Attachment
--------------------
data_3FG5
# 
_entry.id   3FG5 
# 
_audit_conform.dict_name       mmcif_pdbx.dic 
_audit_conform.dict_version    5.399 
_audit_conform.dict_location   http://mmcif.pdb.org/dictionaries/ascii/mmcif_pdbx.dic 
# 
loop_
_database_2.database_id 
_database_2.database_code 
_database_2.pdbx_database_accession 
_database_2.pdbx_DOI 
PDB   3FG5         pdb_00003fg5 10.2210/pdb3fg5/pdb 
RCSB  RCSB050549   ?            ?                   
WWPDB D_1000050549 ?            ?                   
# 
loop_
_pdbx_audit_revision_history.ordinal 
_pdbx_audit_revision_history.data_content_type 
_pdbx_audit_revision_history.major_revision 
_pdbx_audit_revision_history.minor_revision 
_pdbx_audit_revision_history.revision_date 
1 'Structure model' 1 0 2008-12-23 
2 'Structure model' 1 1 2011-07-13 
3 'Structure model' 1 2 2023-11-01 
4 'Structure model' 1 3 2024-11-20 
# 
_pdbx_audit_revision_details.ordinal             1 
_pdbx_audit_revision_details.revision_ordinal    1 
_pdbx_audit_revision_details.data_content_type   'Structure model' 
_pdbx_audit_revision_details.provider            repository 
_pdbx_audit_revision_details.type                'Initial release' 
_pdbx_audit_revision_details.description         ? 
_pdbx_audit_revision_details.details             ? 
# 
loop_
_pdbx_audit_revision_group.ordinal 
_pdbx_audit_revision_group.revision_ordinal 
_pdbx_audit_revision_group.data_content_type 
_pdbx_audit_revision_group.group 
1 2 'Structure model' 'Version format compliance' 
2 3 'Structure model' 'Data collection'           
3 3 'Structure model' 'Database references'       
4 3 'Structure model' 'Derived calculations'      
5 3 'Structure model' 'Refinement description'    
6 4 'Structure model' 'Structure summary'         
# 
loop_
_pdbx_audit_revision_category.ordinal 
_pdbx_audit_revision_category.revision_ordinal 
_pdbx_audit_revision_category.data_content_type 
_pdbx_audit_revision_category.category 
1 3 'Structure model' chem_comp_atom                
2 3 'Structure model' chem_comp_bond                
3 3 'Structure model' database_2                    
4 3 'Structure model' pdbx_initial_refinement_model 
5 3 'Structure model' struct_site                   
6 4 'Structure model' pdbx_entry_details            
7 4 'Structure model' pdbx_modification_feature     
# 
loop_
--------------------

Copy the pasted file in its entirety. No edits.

data_3FG5
# 
_entry.id   3FG5 
# 
_audit_conform.dict_name       mmcif_pdbx.dic 
_audit_conform.dict_version    5.399 
_audit_conform.dict_location   http://mmcif.pdb.org/dictionaries/ascii/mmcif_pdbx.dic 
# 
loop_
_database_2.database_id 
_database_2.database_code 
_database_2.pdbx_database_accession 
_database_2.pdbx_DOI 
PDB   3FG5         pdb_00003fg5 10.2210/pdb3fg5/pdb 
RCSB  RCSB050549   ?            ?                   
WWPDB D_1000050549 ?            ?                   
# 
loop_
_pdbx_audit_revision_history.ordinal 
_pdbx_audit_revision_history.data_content_type 
_pdbx_audit_revision_history.major_revision 
_pdbx_audit_revision_history.minor_revision 
_pdbx_audit_revision_history.revision_date 
1 'Structure model' 1 0 2008-12-23 
2 'Structure model' 1 1 2011-07-13 
3 'Structure model' 1 2 2023-11-01 
4 'Structure model' 1 3 2024-11-20 
# 
_pdbx_audit_revision_details.ordinal             1 
_pdbx_audit_revision_details.revision_ordinal    1 
_pdbx_audit_revision_details.data_content_type   'Structure model' 
_pdbx_audit_revision_details.provider            repository 
_pdbx_audit_revision_details.type                'Initial release' 
_pdbx_audit_revision_details.description         ? 
_pdbx_audit_revision_details.details             ? 
# 
loop_
_pdbx_audit_revision_group.ordinal 
_pdbx_audit_revision_group.revision_ordinal 
_pdbx_audit_revision_group.data_content_type 
_pdbx_audit_revision_group.group 
1 2 'Structure model' 'Version format compliance' 
2 3 'Structure model' 'Data collection'           
3 3 'Structure model' 'Database references'       
4 3 'Structure model' 'Derived calculations'      
5 3 'Structure model' 'Refinement description'    
6 4 'Structure model' 'Structure summary'         
# 
loop_
_pdbx_audit_revision_category.ordinal 
_pdbx_audit_revision_category.revision_ordinal 
_pdbx_audit_revision_category.data_content_type 
_pdbx_audit_revision_category.category 
1 3 'Structure model' chem_comp_atom                
2 3 'Structure model' chem_comp_bond                
3 3 'Structure model' database_2                    
4 3 'Structure model' pdbx_initial_refinement_model 
5 3 'Structure model' struct_site                   
6 4 'Structure model' pdbx_entry_details            
7 4 'Structure model' pdbx_modification_feature     
# 
loop_